When Lady Gaga brought a so-called “vomit artist” on stage during a performance, she faced a backlash that led to her going onto the Today show to defend herself. And when Miley Cyrus gyrated around the stage in nothing but a flesh-hued PVC bikini, she was roundly vilified.
Does the music industry actually need more of these larger-than-life stars with their larger than-life performances?
Writing on The Guardian’s music blog, commentator Ralph Brown recently argued that the art of performance in pop is disappearing.
He lamented the lack of artists such as Alice Cooper with his unmistakable make-up and stage presence, Arthur Brown with his trademark burning headgear and the kitsch art theatre of Devo.
Brown also pointed out the current-day trend for artists to simply be themselves, saying the likes of Adele, Emeli Sandé, Drake and Frank Ocean play on the marketing tool of suggesting to fans that they are just like them.
Meanwhile, Jacob Brookman, for the Huffington Post, argues that even pop stars who do court controversy do so in a way which he describes as “authentically contrived”.
“The key difference,” he says, “is that with punk music, you actually felt like a Clash gig was a cultural event – there was an authentic social message at its heart.”
But is there anything wrong with our pop stars being a bit more like us? After all, who can relate more to the angst of a teenage girl than a teenage girl? Having pop stars on the scene like 17-year-old Lorde, whose first EP was made available for free download, validates the emotions of girls just like her.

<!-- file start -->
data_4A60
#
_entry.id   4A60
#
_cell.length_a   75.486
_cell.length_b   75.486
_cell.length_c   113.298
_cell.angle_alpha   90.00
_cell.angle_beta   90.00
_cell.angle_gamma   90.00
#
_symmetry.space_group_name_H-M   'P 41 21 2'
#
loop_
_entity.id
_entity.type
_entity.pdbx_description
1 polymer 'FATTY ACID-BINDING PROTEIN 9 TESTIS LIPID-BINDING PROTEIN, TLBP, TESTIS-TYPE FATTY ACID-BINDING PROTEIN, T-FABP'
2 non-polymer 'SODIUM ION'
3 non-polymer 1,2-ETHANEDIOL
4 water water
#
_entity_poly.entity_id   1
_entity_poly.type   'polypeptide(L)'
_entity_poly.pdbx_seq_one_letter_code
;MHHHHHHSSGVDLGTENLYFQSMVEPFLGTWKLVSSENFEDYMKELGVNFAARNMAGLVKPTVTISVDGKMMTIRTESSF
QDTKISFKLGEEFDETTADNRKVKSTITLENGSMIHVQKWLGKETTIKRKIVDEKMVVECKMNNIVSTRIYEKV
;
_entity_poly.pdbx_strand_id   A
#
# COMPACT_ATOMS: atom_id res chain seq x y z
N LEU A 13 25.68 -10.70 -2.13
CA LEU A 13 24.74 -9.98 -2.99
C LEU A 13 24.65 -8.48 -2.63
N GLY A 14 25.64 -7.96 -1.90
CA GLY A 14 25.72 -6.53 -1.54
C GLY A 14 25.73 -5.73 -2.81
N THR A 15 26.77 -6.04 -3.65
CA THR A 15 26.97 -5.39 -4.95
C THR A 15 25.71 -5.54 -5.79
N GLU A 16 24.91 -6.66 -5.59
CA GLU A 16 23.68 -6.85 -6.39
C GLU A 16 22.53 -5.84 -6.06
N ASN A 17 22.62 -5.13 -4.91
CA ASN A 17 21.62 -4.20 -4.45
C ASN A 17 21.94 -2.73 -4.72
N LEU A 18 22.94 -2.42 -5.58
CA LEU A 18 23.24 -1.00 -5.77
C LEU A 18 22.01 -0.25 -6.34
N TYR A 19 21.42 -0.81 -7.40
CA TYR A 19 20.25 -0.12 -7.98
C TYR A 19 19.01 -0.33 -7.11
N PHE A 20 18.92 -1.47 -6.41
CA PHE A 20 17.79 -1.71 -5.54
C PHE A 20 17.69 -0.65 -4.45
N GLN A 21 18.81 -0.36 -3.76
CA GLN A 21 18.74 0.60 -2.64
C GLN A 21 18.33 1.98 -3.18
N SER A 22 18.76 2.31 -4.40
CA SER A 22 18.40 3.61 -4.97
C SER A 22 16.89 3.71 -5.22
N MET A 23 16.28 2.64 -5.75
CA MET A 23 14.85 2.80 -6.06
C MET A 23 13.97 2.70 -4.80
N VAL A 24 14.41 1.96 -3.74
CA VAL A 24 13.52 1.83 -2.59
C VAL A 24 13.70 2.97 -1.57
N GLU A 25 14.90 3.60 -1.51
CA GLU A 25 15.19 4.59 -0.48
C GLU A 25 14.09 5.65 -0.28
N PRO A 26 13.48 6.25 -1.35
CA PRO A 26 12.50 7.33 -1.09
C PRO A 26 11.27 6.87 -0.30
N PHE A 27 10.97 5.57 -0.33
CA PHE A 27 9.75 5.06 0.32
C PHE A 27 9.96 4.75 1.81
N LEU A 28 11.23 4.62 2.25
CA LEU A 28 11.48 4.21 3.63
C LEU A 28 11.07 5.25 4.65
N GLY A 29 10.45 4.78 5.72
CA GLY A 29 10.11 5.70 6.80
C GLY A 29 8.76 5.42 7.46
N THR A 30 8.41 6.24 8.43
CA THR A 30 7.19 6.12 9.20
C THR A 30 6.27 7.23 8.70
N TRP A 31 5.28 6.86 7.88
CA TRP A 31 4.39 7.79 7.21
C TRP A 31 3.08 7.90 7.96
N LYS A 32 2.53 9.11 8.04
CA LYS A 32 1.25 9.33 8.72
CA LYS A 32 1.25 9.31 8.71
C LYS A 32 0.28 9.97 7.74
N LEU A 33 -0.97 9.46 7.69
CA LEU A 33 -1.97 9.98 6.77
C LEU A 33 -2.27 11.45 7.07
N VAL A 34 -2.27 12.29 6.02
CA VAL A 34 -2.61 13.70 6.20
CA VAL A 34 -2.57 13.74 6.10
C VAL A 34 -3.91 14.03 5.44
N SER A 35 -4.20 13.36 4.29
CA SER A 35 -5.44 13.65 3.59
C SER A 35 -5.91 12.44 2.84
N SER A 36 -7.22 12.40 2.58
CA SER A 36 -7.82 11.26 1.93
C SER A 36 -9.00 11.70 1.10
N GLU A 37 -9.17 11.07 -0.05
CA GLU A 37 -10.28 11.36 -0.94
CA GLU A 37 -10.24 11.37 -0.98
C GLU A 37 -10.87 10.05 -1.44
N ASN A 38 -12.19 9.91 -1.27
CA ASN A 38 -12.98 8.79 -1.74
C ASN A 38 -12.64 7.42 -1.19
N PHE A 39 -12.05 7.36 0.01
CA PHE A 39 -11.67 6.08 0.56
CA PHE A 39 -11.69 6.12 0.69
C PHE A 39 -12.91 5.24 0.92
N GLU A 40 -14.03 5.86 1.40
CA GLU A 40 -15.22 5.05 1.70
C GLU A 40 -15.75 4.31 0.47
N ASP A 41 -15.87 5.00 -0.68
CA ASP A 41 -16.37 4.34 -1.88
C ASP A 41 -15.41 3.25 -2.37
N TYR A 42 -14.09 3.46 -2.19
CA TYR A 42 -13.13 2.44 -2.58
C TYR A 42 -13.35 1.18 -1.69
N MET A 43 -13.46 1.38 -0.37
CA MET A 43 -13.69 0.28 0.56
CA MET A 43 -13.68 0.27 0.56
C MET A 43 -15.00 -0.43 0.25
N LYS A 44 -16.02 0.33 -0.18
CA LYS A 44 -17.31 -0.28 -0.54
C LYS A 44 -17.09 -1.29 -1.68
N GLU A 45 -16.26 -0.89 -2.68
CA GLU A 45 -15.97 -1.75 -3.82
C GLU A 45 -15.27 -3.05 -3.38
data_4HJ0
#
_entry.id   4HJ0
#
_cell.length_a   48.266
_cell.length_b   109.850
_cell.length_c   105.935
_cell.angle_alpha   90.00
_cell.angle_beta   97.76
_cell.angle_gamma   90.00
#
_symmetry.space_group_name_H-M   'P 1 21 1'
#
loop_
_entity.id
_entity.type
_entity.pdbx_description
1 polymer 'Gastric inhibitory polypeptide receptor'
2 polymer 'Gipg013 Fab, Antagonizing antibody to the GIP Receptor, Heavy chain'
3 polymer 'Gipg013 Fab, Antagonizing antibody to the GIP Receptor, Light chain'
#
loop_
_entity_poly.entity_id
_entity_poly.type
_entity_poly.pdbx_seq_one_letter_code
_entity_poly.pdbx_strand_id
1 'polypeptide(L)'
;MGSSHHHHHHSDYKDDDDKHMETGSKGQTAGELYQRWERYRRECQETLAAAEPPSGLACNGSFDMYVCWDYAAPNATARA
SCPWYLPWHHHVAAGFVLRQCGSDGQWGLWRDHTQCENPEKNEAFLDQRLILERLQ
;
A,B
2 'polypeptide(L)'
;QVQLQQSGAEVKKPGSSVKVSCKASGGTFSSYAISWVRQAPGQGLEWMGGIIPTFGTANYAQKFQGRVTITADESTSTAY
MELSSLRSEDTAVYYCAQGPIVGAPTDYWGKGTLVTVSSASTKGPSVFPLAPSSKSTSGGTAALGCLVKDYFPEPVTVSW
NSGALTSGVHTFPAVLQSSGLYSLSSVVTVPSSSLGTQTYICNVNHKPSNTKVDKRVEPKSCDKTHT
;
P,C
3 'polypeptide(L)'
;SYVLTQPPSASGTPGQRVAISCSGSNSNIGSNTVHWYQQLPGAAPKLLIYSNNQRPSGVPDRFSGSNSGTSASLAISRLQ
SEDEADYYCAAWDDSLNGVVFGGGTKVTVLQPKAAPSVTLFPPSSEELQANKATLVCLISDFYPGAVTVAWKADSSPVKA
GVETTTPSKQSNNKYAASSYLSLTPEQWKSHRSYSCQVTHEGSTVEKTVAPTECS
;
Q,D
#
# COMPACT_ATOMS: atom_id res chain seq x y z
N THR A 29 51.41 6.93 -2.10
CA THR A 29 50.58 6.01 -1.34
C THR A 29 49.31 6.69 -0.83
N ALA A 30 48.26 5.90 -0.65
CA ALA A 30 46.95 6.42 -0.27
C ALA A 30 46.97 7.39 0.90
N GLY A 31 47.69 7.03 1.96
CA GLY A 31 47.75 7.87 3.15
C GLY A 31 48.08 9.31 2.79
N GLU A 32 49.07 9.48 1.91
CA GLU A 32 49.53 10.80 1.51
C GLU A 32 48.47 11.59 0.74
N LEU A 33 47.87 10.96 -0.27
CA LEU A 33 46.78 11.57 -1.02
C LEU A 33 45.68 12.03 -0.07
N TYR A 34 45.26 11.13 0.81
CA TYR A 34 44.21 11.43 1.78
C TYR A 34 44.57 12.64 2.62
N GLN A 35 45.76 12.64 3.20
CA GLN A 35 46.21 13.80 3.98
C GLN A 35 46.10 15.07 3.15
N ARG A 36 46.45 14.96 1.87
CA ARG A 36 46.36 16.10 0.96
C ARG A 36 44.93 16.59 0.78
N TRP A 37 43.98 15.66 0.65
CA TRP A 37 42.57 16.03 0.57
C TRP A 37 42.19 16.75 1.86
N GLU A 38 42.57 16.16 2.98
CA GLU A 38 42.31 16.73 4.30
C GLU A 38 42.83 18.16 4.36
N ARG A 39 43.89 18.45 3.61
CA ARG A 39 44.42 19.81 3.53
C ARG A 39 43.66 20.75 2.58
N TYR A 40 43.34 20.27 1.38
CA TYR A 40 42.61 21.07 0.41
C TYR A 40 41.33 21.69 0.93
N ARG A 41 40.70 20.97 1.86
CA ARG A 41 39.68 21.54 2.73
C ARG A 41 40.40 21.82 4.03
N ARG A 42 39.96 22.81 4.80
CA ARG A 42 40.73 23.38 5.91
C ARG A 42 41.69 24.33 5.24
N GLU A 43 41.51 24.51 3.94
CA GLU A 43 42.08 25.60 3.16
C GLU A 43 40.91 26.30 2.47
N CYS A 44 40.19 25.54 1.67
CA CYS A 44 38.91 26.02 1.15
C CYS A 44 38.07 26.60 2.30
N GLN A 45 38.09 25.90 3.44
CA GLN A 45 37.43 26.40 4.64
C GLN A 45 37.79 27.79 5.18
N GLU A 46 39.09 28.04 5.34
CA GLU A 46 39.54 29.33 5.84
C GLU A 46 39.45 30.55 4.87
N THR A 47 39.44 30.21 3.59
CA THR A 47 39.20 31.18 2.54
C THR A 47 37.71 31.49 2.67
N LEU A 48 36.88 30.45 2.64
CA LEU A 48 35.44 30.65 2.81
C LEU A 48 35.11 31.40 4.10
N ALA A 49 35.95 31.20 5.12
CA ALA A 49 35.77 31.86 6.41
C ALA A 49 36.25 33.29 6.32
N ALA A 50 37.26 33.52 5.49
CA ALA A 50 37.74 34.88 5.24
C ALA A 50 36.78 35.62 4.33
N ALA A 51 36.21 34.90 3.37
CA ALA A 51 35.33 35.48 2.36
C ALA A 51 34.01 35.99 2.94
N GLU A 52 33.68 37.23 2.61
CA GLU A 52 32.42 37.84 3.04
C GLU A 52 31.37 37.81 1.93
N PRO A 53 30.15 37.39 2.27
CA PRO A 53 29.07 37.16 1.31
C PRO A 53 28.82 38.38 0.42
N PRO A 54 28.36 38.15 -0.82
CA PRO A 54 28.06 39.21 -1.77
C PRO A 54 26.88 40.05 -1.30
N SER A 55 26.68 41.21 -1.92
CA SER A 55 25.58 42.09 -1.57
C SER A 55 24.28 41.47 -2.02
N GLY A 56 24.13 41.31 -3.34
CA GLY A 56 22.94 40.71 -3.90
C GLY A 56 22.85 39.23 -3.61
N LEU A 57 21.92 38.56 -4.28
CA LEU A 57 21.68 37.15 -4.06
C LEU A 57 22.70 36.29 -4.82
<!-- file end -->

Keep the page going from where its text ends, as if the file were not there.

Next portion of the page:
Then, there is the way today’s pop stars find fame. The advent of social media channels like You Tube and MySpace means anyone can release a song or a video and, hopefully, find a fan base.
Justin Bieber got his start on YouTube. Trawl through some of the older parts of the site and you’ll find lots of videos showing him singing in competitions in his native Canada. He found millions of fans just from word-of-mouth. Bieber’s British counterpart Conor Maynard also gained early fans on YouTube. He was thrust into the spotlight after Ne-Yo watched a cover version of Maynard singing his track Beautiful Monster. While there has to be a lot to be said for being yourself and for pop stars acting as role models for young people to look up to and aspire to be like, the music industry has always been about pushing the boundaries.
Some of the most memorable acts in the history of music have also been the most colourful or the most controversial. David Bowie is renowned for his stage presence and his off-the-wall outfits while the Sex Pistols posturing appealed to a generation, Bjork is as much known for what she wears as her distinctive voice and Freddie Mercury’s flamboyant stage presence is legendary.
Maybe the diminishing numbers of truly theatrical music stars is a result of the behind-the-scenes pop Svengalis driving the industry.
Giving a keynote address at SXSW, the annual music and film conference held in Austin, Lady Gaga, wearing an outfit that can only be described as a set of clear bin bags, said: “As you get more successful, they push the rule book at you more. My talent matters more to me than the money does. What I have to say matters more to me than the money does. I would give it all up tomorrow if I had to sell my soul.”
There is of course, a need in the industry for the likes of Adele, who is remarkable not for her performances but for her incredible voice and for the clean cut pop acts which adorn the bedroom walls or teenagers across the globe.
But, it seems even Lady Gaga, who thrives on being one of the most outlandish characters in the pop industry, would like a bit more competition to come onto the scene in the form of more theatrical, more flamboyant stars.